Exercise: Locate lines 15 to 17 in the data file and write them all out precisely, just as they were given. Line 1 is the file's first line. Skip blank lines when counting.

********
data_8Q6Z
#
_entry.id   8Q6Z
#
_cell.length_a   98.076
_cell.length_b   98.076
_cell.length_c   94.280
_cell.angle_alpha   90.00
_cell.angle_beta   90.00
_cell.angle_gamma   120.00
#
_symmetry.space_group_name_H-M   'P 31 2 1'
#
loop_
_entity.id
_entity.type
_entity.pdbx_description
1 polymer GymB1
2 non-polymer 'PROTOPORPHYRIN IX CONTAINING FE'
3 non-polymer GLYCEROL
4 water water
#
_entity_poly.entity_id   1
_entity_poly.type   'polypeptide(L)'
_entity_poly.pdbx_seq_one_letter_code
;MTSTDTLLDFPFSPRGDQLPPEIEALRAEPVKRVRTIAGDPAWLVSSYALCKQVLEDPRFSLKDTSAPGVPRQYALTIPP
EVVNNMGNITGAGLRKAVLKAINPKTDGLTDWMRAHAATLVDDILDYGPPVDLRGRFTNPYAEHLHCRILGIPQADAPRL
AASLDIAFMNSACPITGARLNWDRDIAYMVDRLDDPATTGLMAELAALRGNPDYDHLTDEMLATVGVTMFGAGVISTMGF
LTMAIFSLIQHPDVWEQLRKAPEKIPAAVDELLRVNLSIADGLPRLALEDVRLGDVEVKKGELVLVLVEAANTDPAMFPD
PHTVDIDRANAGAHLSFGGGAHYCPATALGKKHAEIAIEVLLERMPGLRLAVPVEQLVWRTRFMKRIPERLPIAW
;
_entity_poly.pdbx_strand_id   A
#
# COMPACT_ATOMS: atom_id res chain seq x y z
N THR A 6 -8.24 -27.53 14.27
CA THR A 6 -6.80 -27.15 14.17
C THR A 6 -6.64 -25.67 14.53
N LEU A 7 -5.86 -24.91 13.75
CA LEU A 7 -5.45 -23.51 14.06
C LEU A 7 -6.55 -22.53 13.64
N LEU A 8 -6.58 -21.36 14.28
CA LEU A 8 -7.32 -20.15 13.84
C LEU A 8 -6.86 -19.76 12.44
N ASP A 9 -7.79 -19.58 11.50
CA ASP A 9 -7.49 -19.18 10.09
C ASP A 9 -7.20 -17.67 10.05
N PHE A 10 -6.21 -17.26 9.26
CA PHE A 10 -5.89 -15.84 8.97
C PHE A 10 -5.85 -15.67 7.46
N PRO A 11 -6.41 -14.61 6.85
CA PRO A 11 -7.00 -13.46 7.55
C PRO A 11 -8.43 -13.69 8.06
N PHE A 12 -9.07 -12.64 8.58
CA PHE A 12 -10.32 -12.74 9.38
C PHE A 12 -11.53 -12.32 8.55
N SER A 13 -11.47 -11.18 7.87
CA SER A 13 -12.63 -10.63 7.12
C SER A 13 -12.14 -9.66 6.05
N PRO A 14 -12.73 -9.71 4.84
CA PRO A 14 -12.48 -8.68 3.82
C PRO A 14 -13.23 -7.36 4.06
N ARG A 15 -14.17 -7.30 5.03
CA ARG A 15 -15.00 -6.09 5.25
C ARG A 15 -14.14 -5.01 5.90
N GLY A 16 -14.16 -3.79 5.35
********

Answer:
_entity.id
_entity.type
_entity.pdbx_description